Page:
Note: Steaming is another option. Follow the directions for freezing the live crabs first, then steam the crabs for 20-30 minutes over a pot of boiling water. Once steamed, place crabs in the ice bath and then follow the instructions below.

Once the crab has cooled, you can begin the cleaning process.

To clean the crab, flip it upside down and locate the “apron”. Break the apron off using your thumb. You’ll then need to remove the carapace (the large exoskeleton). To do this, stick your thumb into the hole that was created when you removed the apron and lift up gently yet firmly. The carapace will detach from the body along with the crab guts. Discard.

Remove the gills from both sides of the body. You’ll also need to remove the mandibles which are the mouthparts at the front of the crab. Simply crack them off and throw them out.

Once you’ve completed this, rinse off all the goo from the body – the only thing you should be left with is shell and meat.

You can now turn the crab upside down and place your thumbs near the midline (where the carapace used to be). Push up with your thumbs and pull down with your hands. This will split the crab in half.

You’ll now be able to remove large chunks of meat from the body. You can also crack open the legs and claws and pick out the meat with a tool.

Enjoy!

Using crab legs or crab meat

The crab legs or meat that you purchase from your grocer are likely pre-cooked; you can enjoy as is or use the meat in your favorite recipe.

For frozen legs/claws, because the meat is still surrounded by the shell, simply put them into a pot of boiling water and boil for about 5-8 minutes (more or less depending on the size of the legs).

Alternatively, you can defrost them first and then snap in half and put them on the grill for about 7 minutes.

If the frozen meat is already removed from the shell, then simply thaw and reheat as indicated on the package, and use as directed in the recipe you are making.

Recipe: Crab Spring Rolls

Crab

These crab spring rolls make the perfect appetizer and are a definite crowd pleaser!

Ingredients

crab meat, fresh or canned
200 g
butter or coconut oil
2 tbsp
shallot, diced very small
1
carrot, diced very small
1 small
celery stick, diced very small
1
sesame seeds
2 tbsp
dill and cilantro, chopped
1/4 cup
whipping cream
100 ml
sea salt
1/2 tsp
pepper, ground, fresh
1/4 tsp
honey
1 tbsp
spring roll paper
10 small sheets (or 6 large)

Directions

Prep Time: 20 minutes   Cook Time: 30 minutes   Yield: 6 to 10 spring rolls

Begin by putting crab in a mixing bowl. Next, preheat a small frying pan on medium heat. Add the butter or coconut oil followed by the shallot, carrot, and celery. Sauté until lightly browned, stirring occasionally. Add the sesame seeds and sauté for 1 minute longer.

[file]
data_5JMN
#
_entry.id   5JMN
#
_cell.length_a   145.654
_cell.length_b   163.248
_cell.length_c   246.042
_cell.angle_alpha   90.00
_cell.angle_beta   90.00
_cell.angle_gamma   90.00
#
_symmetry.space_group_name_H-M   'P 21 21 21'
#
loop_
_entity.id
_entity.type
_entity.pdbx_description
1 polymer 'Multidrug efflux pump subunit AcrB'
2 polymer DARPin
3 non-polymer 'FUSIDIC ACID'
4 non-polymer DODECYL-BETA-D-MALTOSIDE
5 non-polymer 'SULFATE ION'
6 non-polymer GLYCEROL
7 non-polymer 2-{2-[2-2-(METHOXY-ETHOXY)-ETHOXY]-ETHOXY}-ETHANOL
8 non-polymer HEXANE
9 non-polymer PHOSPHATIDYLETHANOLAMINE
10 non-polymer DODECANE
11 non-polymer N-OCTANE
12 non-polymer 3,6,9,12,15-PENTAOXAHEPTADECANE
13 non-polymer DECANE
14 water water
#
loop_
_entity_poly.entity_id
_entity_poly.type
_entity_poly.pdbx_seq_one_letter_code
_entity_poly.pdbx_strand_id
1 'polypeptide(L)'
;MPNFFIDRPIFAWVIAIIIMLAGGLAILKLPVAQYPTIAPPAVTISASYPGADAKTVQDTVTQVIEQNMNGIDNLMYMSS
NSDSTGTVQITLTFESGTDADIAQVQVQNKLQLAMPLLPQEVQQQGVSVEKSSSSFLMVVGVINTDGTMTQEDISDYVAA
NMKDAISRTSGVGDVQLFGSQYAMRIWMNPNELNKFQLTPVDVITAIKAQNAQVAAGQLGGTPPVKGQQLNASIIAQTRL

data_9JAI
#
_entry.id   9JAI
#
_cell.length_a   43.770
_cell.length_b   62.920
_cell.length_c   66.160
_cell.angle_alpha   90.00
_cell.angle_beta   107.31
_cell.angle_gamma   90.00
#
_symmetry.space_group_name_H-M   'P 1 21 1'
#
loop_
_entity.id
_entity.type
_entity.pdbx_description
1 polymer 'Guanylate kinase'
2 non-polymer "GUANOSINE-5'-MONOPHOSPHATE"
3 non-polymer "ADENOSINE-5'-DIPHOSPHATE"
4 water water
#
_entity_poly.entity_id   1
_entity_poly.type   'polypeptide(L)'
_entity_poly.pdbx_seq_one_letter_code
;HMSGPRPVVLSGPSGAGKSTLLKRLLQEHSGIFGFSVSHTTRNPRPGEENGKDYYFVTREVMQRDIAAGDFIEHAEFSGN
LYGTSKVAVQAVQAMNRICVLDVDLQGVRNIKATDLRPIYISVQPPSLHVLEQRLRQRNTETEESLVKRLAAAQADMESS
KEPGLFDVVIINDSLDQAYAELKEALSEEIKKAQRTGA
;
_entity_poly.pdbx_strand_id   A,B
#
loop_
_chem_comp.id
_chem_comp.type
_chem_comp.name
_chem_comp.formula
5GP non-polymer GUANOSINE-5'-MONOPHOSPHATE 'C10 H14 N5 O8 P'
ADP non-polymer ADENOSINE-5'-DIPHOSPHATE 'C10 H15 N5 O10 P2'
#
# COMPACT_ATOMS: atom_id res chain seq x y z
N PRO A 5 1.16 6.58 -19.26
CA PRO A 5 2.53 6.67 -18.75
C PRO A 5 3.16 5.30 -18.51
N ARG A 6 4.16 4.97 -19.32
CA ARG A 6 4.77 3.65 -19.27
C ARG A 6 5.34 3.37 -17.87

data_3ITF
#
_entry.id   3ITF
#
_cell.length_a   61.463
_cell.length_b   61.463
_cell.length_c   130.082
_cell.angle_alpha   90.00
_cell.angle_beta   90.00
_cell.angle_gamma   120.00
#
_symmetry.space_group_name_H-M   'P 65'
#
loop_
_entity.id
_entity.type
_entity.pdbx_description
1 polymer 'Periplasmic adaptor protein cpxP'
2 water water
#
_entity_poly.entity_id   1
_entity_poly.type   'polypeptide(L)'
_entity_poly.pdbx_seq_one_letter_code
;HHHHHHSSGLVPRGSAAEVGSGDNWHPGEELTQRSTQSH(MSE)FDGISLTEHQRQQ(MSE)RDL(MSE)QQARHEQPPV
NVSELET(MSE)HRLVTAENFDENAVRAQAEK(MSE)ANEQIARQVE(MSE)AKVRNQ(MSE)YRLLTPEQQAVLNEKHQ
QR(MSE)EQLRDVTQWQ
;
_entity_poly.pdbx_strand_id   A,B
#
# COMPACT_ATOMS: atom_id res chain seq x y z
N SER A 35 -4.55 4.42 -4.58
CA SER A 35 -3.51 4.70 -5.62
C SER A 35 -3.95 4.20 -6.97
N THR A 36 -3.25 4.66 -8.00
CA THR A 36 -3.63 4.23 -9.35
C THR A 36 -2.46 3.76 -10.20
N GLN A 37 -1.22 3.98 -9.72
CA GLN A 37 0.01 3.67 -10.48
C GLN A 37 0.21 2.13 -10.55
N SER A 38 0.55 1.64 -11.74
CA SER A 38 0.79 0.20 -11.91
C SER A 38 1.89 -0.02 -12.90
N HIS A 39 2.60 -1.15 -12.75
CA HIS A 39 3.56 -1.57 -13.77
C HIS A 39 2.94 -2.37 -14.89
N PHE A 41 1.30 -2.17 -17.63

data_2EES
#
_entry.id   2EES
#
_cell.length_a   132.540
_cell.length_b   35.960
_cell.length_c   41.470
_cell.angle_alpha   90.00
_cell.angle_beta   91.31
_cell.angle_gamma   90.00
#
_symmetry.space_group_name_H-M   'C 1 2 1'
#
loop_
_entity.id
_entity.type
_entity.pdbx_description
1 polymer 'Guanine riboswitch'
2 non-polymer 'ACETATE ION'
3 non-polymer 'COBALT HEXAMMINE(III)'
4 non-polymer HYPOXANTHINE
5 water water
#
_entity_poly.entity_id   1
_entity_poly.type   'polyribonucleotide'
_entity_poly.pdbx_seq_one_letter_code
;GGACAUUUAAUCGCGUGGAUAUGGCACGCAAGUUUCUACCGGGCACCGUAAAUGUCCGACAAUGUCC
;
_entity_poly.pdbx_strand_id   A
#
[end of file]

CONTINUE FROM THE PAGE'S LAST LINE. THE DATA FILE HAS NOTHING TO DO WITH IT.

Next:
Add the whipping cream, salt, pepper, and honey and bring to a simmer. Simmer until the whipping cream has thickened a little and is not runny.

Transfer the contents of the frying pan to the mixing bowl with your crab. Mix well.

Next, assemble and fold the spring rolls.

Begin by placing a spring roll shell on a clean dry surface in the shape of a diamond. Place 1-2 tbsp of filling near the lower edge of the diamond (the point closest to you). Be careful to not overstuff the spring roll.

Next, fold over the bottom corner of the diamond shape so that it covers the filling. Roll slightly so that the filling is well covered and secure. Now, fold over the left diamond point towards the centre followed by the right side (the spring roll will look somewhat like an envelope). Make sure the diamond edges are folded in tightly.

Next, begin to tightly roll the spring roll up towards the tip of the envelope. Using your finger, apply a little bit of water along the top edge of the spring roll – exactly as though you were sealing an envelope. Now close it up and put it on a baking sheet! Repeat until filling is all gone.

Once all of your spring rolls are rolled and on a baking sheet, brush lightly with coconut oil and bake in the oven at 450F until brown and crispy (about 20 minutes).

Store leftovers in fridge.

Enjoy!

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At a Glance

Crab meat is a form of seafood prized for its mildly sweet, tender flesh. You can buy crab meat fresh, frozen, pre-cooked, or in the form of live crabs. Crab meat is an excellent source of protein: three ounces contain over 15g of protein. It is also high in vitamins such as B12, folate, and minerals, including potassium, calcium, and zinc. As with all seafood, fresh is best. If you’ve purchased fresh crab meat, store it in an airtight container in the coldest part of your refrigerator for no more than 2-3 days. Cook or reheat the crab meat gently and enjoy simply with clarified butter, or use in a recipe.